SSE Seminar Series - Dr. Hans Mark "The Pioneer Spacecraft and Beyond"

Monday, February 3, 2014 ( 12:00 pm to 1:30 pm )

Location: Babbio 541 - CCSE Immersion Lab

The Pioneer Spacecraft and Beyond
Dr. Hans Mark, Professor of Aerospace Engineering & Engineering Mechanics
The University of Texas at Austin

ABSTRACT: The Pioneer 10 and 11 were small spacecraft intended as precursors to the more sophisticated spacecraft that would be sent during the 1980’s to explore the outer planets.  Although designed to last only seven years, Pioneer 10 was the first spacecraft to leave the Solar System.  It provided scientific data for almost 30 years until contact was lost in 2002 with the spacecraft 80 astronomical units away. 

BIOGRAPHY: Dr. Hans Mark is a leading expert in the fields of both aerospace design and national defense policy.  For fourteen years Dr. Mark was associated with the University of California’s Nuclear Weapons Laboratory at Livermore; serving as Physics Division Leader from 1960 to 1964, and was a member of the University of California, Berkeley faculty until 1969.  From 1969 to 1977 Dr. Mark was the Director of NASA-Ames Research Center.   During his tenure, Ames became the lead NASA center for the Tilt Rotor aircraft development and two other experimental aircraft were built, the C-8A and the Quiet Short Haul Research Aircraft (QSRA).  The program, now called the “Airborne Laser Laboratory”, established its project office at Ames in 1971 and the same year the Institute for Advanced Computation was established with the arrival of the Illiac IV.  NASA Ames initiated an Airborne Astronomy program 1971 with the purchase of a Lockheed C-141.  The Pioneer 10 and 11 spacecraft were developed during the 1970’s at the NASA-Ames Research Center.  The Pioneer 10 was the first spacecraft to fly past Jupiter and leave the Solar System; Pioneer 11 was the first spacecraft to fly past Saturn.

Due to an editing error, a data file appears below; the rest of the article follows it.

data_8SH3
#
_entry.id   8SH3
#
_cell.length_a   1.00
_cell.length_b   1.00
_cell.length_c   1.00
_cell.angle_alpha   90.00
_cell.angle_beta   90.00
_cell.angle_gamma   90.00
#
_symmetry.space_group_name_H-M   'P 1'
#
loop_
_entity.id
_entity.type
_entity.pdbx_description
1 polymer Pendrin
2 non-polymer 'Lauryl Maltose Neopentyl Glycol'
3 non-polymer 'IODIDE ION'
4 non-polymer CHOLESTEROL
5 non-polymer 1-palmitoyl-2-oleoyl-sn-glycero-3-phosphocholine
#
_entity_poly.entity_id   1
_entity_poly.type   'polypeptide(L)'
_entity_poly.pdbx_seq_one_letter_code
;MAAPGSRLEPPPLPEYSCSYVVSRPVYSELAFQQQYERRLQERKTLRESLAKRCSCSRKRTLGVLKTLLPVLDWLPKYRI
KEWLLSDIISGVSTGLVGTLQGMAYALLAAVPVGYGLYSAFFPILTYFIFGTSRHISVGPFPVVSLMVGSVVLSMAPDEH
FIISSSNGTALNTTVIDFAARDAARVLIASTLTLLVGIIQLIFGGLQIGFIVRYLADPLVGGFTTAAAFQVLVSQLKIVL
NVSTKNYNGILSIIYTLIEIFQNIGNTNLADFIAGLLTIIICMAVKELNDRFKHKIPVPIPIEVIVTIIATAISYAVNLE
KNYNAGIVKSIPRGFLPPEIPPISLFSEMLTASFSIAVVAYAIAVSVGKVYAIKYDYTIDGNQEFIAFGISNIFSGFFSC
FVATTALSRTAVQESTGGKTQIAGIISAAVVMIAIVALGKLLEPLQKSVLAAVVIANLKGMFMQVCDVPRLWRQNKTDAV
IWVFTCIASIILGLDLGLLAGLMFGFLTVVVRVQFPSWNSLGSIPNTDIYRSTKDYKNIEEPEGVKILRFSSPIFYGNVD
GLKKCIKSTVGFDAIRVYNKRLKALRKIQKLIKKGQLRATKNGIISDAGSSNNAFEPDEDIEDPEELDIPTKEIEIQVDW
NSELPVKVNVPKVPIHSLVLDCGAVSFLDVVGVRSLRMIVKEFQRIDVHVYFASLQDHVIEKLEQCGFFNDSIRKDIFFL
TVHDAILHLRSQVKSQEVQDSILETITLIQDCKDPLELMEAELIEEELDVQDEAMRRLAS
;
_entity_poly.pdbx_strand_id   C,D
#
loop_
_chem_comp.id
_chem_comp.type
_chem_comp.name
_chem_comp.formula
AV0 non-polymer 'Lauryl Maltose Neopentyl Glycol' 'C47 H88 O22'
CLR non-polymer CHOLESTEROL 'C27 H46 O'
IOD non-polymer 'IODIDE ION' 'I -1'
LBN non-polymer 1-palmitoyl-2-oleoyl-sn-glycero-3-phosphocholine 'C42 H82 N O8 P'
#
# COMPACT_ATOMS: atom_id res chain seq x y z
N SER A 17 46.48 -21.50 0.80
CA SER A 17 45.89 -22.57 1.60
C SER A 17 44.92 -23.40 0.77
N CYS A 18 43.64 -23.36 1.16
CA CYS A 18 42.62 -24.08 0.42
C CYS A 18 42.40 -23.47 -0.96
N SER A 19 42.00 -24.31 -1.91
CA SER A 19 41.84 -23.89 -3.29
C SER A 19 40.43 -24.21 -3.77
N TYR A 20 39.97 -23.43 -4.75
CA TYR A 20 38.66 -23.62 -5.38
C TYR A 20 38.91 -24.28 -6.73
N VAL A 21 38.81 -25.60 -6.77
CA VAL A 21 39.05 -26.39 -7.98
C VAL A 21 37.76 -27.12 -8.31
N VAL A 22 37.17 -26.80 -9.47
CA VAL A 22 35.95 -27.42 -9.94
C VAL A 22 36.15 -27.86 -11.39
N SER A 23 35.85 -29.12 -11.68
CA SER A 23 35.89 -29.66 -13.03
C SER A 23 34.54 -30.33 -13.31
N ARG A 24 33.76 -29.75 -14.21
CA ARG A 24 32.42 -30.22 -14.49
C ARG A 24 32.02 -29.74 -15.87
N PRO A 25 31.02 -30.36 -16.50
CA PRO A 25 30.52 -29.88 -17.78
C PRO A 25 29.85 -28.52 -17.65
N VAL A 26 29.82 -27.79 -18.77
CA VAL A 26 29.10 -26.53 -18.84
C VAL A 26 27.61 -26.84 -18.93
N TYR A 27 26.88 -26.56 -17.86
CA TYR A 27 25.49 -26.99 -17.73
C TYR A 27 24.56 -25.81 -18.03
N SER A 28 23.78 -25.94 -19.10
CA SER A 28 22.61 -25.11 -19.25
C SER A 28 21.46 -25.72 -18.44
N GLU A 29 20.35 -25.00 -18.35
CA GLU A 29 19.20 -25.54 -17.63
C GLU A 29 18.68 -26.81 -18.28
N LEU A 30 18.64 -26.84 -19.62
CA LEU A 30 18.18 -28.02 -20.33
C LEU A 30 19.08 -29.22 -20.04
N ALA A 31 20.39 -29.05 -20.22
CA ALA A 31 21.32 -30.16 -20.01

Dr. Mark was named Under Secretary of the Air Force and Director of the National Reconnaissance Office in 1977.  As NRO Director, he initiated the development of a new reconnaissance satellite system and the upgrade of two others.  As Secretary of the Air Force (1979 to 1981), he initiated the establishment of the U.S. Air Force Space Command.  During his tenure as Deputy Administrator of NASA from 1981 to 1984, Dr. Mark oversaw the first eleven Space Shuttle flights and was a leading contributor to the establishment of the U.S. Space Station Program.  Over the past twenty eight years, Dr. Mark has served as Chancellor of the University of Texas System (1984 to 1992) and is still actively involved in research and teaching at the University of Texas Cockrell School of Engineering in Austin.  From 1998 to 2001, Dr. Mark was on leave from the University to serve in the Pentagon as Director of Defense Research and Engineering.  Dr. Mark received an A.B. Degree in physics from the University of California, Berkeley and a PH.D. in physics from the Massachusetts Institute of Technology.  He has been a member of the National Academy of Engineering for 38 years and holds six honorary doctorates.